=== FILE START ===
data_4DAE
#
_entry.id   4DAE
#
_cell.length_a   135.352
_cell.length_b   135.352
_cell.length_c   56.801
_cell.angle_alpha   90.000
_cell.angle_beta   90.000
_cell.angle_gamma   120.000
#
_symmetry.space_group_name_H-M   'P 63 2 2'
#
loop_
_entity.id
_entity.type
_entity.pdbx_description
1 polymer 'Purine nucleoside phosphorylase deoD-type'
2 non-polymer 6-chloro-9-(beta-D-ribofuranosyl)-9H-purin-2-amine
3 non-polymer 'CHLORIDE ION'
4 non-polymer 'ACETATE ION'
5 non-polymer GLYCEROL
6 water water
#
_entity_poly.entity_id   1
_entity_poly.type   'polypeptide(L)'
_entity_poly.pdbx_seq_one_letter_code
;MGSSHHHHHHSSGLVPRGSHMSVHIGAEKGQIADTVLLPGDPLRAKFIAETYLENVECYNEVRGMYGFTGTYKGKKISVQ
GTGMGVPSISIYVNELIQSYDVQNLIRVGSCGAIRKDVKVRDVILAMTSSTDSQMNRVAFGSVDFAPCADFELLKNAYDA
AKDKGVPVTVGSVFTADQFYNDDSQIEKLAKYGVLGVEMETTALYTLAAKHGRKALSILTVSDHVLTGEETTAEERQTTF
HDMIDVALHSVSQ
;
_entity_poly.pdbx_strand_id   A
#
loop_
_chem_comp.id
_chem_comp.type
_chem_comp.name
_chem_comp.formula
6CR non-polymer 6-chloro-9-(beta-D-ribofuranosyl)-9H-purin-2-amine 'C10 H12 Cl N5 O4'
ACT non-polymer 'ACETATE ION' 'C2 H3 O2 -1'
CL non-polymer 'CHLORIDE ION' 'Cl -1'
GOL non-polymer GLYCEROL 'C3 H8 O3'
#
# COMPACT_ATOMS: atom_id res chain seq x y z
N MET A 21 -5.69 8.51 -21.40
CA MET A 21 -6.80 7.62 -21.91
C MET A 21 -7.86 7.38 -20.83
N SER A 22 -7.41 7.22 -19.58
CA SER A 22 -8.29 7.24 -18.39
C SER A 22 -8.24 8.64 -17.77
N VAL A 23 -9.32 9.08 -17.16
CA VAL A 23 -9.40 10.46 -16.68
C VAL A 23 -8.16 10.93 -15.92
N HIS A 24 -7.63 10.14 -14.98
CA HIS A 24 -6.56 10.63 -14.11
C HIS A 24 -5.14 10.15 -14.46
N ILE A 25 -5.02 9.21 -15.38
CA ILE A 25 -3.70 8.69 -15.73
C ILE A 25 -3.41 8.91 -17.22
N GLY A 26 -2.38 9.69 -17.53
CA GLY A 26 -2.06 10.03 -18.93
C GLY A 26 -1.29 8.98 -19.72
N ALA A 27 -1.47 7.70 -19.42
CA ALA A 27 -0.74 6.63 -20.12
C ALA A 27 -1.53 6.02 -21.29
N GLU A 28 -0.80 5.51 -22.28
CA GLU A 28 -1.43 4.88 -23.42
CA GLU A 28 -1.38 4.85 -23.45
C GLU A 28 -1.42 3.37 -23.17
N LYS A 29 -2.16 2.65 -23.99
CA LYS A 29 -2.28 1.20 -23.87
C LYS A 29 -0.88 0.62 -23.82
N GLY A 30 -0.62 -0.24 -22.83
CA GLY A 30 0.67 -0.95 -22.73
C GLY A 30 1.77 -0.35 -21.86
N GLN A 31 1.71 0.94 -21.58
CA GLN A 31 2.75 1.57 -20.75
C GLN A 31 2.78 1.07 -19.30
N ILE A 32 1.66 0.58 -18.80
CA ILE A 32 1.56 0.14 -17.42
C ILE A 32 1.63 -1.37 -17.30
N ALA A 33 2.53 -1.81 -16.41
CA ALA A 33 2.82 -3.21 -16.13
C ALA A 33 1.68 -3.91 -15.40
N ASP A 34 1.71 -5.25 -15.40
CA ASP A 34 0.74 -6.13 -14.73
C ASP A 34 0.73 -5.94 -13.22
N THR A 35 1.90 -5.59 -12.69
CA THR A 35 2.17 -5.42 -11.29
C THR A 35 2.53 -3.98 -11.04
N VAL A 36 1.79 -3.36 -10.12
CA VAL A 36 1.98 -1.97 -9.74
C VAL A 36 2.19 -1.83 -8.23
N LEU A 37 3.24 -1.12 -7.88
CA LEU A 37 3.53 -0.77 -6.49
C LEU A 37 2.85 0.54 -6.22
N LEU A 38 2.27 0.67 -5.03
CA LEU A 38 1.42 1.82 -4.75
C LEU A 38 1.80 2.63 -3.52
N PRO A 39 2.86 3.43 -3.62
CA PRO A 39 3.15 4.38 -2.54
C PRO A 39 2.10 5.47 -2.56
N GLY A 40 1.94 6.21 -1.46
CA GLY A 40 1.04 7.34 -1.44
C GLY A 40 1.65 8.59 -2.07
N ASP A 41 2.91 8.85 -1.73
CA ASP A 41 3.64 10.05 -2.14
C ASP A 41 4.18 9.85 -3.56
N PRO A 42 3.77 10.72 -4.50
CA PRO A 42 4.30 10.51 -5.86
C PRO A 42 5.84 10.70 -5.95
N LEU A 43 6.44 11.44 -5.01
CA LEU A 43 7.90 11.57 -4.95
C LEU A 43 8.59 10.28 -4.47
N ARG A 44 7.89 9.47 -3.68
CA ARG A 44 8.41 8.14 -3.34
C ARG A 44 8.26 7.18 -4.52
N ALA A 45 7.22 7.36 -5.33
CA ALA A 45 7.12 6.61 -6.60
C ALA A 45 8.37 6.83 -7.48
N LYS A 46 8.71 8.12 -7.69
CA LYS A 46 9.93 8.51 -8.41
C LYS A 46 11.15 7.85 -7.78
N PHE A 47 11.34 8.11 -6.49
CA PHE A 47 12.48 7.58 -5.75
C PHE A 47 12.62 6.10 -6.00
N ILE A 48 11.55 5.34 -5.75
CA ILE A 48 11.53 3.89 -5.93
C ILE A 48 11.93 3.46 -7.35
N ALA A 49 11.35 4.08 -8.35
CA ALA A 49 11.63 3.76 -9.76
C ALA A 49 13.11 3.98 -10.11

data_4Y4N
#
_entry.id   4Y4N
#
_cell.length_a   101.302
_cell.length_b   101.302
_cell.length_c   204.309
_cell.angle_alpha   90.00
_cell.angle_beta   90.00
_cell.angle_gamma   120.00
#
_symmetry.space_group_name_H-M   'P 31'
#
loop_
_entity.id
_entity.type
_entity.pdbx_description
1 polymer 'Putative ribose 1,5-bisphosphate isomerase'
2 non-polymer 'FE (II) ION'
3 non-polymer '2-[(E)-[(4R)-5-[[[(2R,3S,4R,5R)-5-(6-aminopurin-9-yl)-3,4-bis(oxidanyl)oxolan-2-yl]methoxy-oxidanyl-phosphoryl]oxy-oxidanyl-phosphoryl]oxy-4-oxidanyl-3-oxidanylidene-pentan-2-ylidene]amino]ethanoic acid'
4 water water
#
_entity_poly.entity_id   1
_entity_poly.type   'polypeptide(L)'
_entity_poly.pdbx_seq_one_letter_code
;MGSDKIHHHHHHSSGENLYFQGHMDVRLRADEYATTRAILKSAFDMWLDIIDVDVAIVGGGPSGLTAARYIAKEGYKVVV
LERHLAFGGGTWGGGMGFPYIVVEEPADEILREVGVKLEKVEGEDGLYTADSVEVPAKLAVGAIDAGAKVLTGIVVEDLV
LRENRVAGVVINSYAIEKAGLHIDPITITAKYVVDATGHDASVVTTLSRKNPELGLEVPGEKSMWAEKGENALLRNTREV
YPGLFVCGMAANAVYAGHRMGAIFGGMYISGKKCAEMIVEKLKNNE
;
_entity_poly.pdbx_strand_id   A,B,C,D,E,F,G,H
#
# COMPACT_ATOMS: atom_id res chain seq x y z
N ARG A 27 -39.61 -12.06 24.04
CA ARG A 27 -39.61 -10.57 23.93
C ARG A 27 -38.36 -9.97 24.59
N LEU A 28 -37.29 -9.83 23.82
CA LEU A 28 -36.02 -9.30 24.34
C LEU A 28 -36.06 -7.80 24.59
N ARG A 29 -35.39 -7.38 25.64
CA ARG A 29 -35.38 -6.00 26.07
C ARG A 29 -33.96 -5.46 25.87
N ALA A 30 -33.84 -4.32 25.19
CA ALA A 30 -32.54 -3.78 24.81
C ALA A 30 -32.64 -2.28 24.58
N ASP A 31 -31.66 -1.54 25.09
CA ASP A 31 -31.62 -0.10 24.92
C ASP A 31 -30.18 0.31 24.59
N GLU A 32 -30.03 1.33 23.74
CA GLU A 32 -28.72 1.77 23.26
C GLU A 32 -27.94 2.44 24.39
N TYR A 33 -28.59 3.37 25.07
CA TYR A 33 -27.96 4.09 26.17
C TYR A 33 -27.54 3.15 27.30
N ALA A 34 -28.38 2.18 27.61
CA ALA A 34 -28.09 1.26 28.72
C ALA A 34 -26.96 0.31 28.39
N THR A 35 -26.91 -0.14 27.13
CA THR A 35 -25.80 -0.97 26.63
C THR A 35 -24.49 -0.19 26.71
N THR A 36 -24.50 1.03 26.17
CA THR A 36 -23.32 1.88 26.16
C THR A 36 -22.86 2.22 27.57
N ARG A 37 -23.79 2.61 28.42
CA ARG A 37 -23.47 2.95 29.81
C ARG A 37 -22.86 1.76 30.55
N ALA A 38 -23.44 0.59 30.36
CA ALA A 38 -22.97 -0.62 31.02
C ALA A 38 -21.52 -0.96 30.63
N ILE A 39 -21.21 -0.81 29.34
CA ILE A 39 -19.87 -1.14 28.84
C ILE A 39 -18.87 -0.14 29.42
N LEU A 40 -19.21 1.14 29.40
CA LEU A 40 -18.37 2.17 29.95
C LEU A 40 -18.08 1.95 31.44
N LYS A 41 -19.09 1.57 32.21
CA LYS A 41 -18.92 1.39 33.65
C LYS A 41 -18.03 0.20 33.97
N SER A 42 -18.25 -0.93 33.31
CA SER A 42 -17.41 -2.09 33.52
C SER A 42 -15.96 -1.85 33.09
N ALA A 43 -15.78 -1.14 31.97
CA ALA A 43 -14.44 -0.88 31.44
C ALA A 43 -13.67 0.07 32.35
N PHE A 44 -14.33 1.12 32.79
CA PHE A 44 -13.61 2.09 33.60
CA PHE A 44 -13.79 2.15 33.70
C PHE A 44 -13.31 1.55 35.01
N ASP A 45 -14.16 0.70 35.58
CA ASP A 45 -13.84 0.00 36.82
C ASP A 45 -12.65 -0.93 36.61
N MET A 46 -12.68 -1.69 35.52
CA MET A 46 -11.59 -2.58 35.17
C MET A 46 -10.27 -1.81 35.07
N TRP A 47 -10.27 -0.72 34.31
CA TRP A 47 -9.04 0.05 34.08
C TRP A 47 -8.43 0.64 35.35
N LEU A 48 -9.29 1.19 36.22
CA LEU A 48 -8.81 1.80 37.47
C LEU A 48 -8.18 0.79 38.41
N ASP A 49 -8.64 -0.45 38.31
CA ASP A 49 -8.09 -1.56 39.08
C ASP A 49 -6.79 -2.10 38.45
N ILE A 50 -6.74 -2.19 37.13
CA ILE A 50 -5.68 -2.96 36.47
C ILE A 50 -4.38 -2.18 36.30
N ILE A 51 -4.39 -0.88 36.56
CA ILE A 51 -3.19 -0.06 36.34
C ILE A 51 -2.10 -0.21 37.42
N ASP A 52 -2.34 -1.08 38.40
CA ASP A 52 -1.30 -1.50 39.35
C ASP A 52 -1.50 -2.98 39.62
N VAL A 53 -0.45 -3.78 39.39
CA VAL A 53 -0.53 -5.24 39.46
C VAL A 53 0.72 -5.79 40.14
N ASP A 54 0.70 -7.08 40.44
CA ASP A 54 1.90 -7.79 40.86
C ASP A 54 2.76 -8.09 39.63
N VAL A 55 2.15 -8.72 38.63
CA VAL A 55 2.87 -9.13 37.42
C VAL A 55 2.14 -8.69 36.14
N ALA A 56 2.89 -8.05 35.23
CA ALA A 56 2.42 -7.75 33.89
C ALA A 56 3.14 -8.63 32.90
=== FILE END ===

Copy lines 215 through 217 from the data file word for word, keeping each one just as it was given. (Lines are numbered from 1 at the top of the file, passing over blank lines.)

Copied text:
N ALA A 43 -15.78 -1.14 31.97
CA ALA A 43 -14.44 -0.88 31.44
C ALA A 43 -13.67 0.07 32.35